By Heidi Trautmann
One day Bill Macfarlane came visiting us with one of
his artistic daughters and we talked all afternoon about art, literature and
life in Cyprus. He loved one of my paintings and he gave me three of his books,
one of them ‘The Hunt for The Hassamboulia’. I read it and I made some research. There are
many stories and books written on this legendary figure, but Bill, living in
the South of Cyprus for more than 20 years created his own interpretation.
Bill Macfarlane has lived in Cyprus for more than 20
years. His interests are the outdoors, art, travel, good food and wine, he says
Many expats living in Cyprus may have heard of the
gruesome legend which is the background for many folk songs, folk dances and
the many books that were written. Two epics in Turkish and Greek, plus
various publications and works of art based on the event were written (see e.g.
Kareklas 1938; Machlouzarides 1973; Gelen 1973; Ismailoglu; Islamoglu 1994;
Serdar 1986; Yorgancioglu 1980; Sayil 1988; Fedai 1993; Gökçeoglu 1993; Gürkan NA;
Lyssarides 1995; Bozkurt 1996; 1998; Cahit 1997; Sadikoglu 1999; 2000). In
these works the events were treated differently. Hasan Bulliler, by this name
these books are published. In Greek Boulli, Pouli = the bird, because he and
his brothers were as fast as a bird. From the article THE CASE OF HASANBULLIS
by Ismail Bozkurt I have taken some
information which you can find as complete text on web.
In May 1887, at a small
village in the impoverished region of Paphos, where the Turks and Greeks live
in mixed communities, a Turkish youngster Hasan Ahmet Bulli is unjustly accused
of theft. False witnesses play a role in the accusation. Once Hasan Ahmet Bulli
is convicted, he arms himself and takes to the mountains. He wanders about in
the mountains for 18 months, committing murders and fighting with the police.
He is caught when he is sheltering at a house during a spell of malaria. He is
sentenced to death but his punishment is then converted to life imprisonment.
Six years later, in 1894, Ahmet Hasan Bullis brothers Kaymakam and Hüseyin
Ahmet Bulli take to the mountains when accused of committing a murder after one
Greek Cypriot is killed in a Turkish- Greek fight over a woman. With others
joining them, they form a powerful gang and continue their activities at the
mountains until 1896. In the meantime, the elder brother Hasan escapes from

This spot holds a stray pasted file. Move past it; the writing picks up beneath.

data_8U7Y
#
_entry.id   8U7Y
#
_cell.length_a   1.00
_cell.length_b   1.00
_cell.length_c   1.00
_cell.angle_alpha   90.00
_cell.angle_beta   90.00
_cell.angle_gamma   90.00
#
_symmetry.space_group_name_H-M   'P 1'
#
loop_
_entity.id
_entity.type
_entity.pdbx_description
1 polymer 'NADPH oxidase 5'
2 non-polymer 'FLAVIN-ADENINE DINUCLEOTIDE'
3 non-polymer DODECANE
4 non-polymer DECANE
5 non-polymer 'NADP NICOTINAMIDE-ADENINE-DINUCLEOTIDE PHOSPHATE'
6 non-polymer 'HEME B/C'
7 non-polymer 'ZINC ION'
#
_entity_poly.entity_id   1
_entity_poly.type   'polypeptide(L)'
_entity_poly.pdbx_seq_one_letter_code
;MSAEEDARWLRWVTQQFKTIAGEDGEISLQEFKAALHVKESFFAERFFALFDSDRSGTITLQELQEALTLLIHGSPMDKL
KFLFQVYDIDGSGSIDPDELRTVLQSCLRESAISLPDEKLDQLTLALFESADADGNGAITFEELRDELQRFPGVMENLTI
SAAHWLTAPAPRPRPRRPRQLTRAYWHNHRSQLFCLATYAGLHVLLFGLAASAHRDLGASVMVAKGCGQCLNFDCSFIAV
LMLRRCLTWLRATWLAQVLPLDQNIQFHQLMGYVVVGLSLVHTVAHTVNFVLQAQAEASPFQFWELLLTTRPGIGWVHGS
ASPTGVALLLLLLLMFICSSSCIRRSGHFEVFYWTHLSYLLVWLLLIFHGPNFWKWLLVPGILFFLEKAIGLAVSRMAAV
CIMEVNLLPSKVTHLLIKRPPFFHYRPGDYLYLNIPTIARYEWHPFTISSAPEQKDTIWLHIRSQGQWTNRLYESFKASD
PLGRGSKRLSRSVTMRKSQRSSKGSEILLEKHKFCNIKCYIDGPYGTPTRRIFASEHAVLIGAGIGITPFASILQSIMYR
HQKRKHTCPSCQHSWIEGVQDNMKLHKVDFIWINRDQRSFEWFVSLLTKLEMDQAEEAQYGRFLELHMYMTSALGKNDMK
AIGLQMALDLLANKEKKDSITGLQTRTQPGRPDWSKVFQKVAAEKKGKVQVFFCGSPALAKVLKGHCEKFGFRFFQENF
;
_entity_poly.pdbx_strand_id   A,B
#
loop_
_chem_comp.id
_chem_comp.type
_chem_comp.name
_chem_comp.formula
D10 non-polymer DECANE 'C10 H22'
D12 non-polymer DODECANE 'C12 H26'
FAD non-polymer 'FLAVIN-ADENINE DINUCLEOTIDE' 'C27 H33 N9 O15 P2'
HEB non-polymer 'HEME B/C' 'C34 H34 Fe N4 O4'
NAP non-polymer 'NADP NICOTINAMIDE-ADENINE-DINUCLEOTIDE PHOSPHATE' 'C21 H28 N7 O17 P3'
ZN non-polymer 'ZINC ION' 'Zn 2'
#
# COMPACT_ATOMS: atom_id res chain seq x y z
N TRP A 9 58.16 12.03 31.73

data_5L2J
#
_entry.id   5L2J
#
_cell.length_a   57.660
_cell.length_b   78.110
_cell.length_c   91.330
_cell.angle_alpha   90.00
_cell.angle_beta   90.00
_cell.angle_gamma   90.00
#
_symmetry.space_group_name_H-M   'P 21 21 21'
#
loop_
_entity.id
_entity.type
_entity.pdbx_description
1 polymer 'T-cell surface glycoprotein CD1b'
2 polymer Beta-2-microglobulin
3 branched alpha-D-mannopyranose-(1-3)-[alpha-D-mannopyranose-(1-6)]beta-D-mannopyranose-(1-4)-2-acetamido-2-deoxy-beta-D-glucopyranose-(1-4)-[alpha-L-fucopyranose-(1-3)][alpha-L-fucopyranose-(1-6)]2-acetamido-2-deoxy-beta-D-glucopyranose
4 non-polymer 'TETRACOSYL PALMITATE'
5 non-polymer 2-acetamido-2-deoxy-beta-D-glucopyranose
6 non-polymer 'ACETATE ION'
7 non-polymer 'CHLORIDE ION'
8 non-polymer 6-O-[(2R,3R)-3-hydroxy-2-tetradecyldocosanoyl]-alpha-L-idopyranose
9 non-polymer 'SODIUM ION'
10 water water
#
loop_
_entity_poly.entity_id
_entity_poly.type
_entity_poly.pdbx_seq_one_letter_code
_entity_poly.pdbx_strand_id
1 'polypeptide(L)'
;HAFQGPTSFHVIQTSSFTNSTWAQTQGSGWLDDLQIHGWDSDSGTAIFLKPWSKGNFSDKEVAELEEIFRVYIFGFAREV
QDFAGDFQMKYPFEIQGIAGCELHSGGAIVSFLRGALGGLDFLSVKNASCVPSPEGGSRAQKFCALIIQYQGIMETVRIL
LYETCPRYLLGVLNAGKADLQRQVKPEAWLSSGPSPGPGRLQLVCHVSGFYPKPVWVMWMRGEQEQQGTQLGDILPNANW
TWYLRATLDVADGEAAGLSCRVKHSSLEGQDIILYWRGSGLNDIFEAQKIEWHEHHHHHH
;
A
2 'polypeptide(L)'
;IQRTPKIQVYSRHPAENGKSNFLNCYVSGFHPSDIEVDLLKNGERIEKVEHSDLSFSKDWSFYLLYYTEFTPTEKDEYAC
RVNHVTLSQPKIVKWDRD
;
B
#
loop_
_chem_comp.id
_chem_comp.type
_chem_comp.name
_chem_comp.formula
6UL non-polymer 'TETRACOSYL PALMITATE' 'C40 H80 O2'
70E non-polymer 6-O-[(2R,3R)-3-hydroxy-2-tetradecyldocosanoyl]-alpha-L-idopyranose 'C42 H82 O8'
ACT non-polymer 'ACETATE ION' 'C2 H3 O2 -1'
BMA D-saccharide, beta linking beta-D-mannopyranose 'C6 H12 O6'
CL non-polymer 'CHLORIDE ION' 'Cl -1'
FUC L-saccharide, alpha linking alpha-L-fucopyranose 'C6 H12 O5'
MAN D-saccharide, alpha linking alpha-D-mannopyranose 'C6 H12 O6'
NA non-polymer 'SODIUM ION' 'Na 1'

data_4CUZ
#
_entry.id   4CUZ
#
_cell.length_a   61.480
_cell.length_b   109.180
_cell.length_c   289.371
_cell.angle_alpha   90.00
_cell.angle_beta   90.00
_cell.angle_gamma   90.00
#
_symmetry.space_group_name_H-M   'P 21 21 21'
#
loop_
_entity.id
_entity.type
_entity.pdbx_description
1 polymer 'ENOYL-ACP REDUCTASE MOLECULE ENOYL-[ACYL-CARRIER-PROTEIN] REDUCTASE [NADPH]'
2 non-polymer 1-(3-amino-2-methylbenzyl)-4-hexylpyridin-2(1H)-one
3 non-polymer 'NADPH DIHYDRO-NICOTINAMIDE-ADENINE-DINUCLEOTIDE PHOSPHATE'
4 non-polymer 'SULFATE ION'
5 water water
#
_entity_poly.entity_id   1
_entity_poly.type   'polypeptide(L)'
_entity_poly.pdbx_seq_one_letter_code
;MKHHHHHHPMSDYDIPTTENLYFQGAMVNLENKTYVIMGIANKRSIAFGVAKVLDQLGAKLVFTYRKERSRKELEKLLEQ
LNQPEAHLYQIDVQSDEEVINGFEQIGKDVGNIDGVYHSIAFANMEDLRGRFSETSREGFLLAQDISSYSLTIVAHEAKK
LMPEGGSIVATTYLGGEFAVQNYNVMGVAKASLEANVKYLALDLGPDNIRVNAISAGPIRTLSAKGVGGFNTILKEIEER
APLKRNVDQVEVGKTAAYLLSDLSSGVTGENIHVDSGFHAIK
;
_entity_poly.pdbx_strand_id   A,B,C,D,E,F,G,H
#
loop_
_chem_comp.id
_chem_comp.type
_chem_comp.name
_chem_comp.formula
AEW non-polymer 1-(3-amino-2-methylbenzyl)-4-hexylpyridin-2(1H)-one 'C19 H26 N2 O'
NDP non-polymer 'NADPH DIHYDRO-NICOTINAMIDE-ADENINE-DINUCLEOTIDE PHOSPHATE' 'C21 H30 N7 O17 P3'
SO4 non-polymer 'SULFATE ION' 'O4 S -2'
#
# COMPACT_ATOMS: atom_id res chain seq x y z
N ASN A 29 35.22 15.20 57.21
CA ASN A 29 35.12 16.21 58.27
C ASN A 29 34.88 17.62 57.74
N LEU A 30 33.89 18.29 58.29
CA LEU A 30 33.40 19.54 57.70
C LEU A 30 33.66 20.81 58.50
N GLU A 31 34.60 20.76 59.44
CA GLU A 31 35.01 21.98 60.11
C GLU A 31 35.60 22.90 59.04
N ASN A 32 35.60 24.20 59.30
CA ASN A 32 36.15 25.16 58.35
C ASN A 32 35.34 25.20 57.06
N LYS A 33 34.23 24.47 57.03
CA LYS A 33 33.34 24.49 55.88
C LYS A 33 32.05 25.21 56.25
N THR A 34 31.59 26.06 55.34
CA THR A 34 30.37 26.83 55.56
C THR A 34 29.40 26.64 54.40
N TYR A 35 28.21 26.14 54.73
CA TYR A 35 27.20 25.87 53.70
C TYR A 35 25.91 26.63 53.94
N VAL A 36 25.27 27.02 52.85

prison to join his brothers, but he is shot dead. In 1896, one of the brothers,
Hüseyin is killed at a confrontation with the police; Mehmet and other members
of the gang are captured and executed by hanging. The Hasanbullis case
considerably preoccupied the British administration in Cyprus and it eventually
became a matter of prestige. It is obvious that both the Turkish and the Greek in
Cyprus saw Hasanbullis as people who rose against the British administration:
despite the fact that the British Colonial Regime offered rewards for their
capture and enacted special legislation for it, and despite the security troops
pursuing them and the use of hired informers, the Hasanbullis managed to live
at the mountains for a long time. Unquestionably this was possible only thanks
to people who protected, hid, supported, fed, and informed them of any danger.
perspective in epics: The case of Hasan Bulliler., Ismail Bozkurt.
Bill Macfarlane says in his introduction:
No, this is not Ma Baker and her boys, nor the James
brothers. For this is the wild west of Cyprus, the valleys and villages of the
Paphos District in the early days of British rule.
Bill Macfarlane has taken facts, legends, and research
carried out some forty years later, and mixing them with speculation to create
an intriguing story. Using his extensive knowledge of Cyprus, its topography, history
and people, Bill brings the story to life. It is all very believable, and makes
compulsive reading right through to its inevitable ending.
Join the Hunt!
00357 25 320154
story, believe me. Bill Macfarlane has written other books you will find on his
website http://bill-macfarlane.co.uk/ for
example ‘Cyprus Walks’; ‘Resonating Stones’; ‘Land of Miracles’; ‘The Gypsy
Model’ and many articles and short stories.